When Elizabeth Chomko moved to Los Angeles, she didn't define herself as a screenwriter. "I had dabbled in the art of screenwriting but was a playwright and actor," explains Chomko. While she had written her entire life, "the inspiration for this story hit me like lightning." Her screenplay What They Had recounts with intimate humor a family in Chicago dealing with their mother's increasing memory loss. Having gotten down the first draft in a three-day writing binge, Chomko continually reworked her script to get every voice just right. "Rewrites felt like time traveling, hanging out with my grandparents again, with my family in Chicago again," Chomko recalls. After three years of hard work and a stint at the Sundance Screenwriters Lab, Chomko was encouraged by a friend to submit What They Had to the Academy Nicholl Fellowship. The day she got the acceptance call was, according to Chomko, "one of the great moments of my life." Academy Writers Branch Governor Robin Swicord, who was on speakerphone along with rest of the committee, told her she was one of the five people to receive the Academy Nicholl Fellowship that year. "I don't recall much of the conversation but I do remember getting off the phone and bursting into tears," says Chomko. "It was a profound confirmation that there was something special about this story and that I was meant to tell it, and it gave me the confidence to pursue making the film with wholehearted abandon."
In 1985, Gee Nicholl (an actress and wife of acclaimed screenwriter Don Nicholl) and Julian Blaustein (producer of such films as Broken Arrow and the The Day the Earth Stood Still) proposed a plan to the Academy of Motion Picture Arts and Sciences to support emerging screenwriters. This plan was called the Don and Gee Nicholl Fellowship in Screenwriting, which eventually became the Academy Nicholl Fellowships. The competition-which originally was restricted to California college students-awarded its first fellowships to Allison Anders (who went on to be an acclaimed independent filmmaker), Jeffrey Eugenides (who became a Pulitzer Prize-winning novelist), and Dennis Clontz (who turned into a noted playwright and a Pulitzer Prize-winning journalist). In time the rules changed to encourage more participants: In 1989, the competition was opened up to any U.S. citizen who had neither sold, nor optioned, a screenplay; in 1991, it was changed to anyone (in the US or elsewhere) writing in English; In 2001, it permitted writing teams of two to apply.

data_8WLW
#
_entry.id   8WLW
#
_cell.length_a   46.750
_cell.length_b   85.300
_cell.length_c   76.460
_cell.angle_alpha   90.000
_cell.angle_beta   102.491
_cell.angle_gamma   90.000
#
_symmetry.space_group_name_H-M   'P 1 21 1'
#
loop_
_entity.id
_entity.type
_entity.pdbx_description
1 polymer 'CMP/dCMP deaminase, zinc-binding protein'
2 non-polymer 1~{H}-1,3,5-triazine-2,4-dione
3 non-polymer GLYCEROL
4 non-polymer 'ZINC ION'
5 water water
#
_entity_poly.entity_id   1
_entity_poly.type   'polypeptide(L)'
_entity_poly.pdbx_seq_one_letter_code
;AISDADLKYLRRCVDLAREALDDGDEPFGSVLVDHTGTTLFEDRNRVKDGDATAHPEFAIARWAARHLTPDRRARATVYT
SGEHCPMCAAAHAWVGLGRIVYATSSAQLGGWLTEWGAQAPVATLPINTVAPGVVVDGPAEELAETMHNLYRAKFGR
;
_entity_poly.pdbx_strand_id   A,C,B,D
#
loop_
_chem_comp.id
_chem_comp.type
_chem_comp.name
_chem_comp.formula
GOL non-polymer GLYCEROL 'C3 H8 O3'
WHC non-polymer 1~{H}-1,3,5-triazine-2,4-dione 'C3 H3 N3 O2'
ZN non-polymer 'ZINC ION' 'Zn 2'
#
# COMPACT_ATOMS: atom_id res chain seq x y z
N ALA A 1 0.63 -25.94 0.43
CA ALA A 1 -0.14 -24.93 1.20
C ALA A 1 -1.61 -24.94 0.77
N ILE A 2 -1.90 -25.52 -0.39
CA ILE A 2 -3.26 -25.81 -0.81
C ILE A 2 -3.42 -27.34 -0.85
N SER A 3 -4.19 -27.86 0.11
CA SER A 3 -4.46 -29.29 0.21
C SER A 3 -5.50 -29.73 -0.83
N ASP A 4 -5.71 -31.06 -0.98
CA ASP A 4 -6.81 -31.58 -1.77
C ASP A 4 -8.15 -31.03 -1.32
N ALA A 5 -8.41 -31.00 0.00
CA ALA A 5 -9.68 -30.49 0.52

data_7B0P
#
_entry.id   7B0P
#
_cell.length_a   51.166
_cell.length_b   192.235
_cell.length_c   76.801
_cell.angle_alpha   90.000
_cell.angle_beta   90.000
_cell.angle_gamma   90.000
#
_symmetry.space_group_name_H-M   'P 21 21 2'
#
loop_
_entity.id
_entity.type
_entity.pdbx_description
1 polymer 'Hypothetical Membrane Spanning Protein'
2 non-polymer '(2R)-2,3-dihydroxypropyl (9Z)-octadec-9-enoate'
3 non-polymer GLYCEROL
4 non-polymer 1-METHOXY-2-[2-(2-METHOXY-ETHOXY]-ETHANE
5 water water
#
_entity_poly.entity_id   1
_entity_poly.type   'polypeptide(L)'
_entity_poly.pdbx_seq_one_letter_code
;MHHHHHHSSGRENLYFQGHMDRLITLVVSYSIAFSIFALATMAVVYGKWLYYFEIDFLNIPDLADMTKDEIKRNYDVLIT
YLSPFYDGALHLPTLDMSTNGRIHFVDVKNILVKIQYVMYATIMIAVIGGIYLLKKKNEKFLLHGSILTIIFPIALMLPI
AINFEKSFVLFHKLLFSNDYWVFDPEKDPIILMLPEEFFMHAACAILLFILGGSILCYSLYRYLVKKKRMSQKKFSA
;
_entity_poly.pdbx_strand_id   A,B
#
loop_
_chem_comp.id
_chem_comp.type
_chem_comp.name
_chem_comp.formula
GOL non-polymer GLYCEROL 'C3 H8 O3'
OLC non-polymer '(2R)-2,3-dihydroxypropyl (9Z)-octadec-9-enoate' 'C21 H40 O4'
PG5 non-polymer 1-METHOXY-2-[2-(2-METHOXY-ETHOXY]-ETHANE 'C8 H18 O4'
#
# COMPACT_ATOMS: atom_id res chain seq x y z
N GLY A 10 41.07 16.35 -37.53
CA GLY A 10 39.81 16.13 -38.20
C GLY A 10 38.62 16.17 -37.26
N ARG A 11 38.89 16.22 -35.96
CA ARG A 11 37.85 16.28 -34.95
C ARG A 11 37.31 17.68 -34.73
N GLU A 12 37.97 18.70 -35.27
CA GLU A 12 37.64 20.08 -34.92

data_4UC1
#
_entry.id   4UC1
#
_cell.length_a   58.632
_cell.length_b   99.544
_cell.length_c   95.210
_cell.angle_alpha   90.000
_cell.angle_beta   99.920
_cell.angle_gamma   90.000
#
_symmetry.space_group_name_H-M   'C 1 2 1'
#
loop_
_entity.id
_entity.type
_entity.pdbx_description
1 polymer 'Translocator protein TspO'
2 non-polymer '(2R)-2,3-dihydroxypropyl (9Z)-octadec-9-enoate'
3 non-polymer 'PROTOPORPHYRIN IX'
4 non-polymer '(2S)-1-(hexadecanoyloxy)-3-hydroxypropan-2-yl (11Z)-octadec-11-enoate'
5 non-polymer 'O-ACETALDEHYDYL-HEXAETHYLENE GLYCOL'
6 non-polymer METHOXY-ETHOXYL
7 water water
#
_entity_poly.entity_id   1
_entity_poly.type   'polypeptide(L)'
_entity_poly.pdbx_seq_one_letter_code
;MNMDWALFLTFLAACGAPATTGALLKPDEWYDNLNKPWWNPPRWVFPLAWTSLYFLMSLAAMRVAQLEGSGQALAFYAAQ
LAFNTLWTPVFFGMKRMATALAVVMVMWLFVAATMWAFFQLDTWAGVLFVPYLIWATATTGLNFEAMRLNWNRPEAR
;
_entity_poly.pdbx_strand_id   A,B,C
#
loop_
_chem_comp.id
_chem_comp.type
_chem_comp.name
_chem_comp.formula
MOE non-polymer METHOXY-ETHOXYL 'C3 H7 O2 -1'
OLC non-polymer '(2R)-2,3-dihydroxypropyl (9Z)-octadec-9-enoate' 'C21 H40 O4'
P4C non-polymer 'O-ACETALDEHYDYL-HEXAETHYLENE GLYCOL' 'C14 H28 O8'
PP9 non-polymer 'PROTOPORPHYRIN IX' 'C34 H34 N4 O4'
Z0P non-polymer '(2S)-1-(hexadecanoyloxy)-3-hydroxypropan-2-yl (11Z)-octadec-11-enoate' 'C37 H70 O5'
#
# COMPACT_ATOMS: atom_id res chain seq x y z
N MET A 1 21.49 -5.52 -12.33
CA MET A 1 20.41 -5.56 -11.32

While the requirements for application changed over the years, the quality of the winners and the prestige the award bestowed remained the same. In 2014, the year before Chomko submitted What They Had, over 7,500 screenplays were submitted for the Nicholl, a number that was winnowed down with each round. From the pool of initial applicants, about 370 were selected as Quarterfinalists, 130 as Semifinalists, and about 10 as Finalists, before the judges select the final five. Those five received $35,000 to support them while they wrote an original feature screenplay during their Fellowship year. In addition, winners are asked to join in the awards week ceremonies and seminars. While not every winning screenplay has been produced, many fellows have had their careers launched by the Nicholl. 1998 fellow Mike Rich's entry script Finding Forrester was produced, becoming Gus Van Sant's 2000 feature of the same name. 2000 fellow Doug Atchison went on to direct his entry Akeelah and the Bee. 1992 fellow Susannah Grant went on to write the screenplay for Erin Brockovich, for which she received an Academy Award nomination.